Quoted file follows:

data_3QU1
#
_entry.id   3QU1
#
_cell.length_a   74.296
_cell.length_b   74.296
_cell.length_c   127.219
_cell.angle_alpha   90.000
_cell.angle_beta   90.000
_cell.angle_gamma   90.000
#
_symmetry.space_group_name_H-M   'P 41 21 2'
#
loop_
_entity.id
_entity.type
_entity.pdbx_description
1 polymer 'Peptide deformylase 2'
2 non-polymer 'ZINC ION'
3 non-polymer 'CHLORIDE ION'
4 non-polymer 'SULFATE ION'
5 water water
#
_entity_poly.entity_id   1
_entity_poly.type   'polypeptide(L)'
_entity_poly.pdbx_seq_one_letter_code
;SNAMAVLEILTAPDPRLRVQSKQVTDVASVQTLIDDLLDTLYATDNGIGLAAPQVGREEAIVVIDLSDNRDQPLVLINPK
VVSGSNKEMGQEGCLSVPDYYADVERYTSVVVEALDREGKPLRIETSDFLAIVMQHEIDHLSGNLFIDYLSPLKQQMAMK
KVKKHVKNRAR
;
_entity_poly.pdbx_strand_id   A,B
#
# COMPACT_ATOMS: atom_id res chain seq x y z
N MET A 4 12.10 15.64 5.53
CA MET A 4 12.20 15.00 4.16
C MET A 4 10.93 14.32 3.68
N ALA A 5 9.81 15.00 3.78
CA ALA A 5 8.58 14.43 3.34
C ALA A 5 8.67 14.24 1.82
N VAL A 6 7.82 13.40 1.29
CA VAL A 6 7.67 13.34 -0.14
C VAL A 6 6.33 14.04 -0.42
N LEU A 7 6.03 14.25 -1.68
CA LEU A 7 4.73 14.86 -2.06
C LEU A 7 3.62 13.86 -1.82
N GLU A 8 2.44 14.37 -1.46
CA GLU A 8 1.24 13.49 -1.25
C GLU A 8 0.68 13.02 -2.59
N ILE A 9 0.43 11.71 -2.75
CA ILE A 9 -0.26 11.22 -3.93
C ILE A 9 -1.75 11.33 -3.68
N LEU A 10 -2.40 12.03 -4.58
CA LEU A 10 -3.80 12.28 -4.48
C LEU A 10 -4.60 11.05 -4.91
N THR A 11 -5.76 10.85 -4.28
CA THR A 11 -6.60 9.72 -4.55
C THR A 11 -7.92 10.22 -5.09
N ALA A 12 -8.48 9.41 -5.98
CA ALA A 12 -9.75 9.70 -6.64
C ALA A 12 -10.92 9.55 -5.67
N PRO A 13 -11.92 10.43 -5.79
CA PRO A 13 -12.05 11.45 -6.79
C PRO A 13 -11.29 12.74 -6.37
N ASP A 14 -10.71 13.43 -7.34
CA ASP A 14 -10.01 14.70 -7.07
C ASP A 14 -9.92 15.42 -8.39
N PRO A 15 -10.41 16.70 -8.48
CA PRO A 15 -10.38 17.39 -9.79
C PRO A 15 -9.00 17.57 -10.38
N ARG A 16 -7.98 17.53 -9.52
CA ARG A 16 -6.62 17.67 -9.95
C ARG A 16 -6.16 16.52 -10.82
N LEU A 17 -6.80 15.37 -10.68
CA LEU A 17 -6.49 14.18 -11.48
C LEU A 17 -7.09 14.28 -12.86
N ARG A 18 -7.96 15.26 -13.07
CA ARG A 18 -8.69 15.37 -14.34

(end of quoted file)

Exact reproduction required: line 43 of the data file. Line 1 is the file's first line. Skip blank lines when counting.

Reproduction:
N LEU A 7 6.03 14.25 -1.68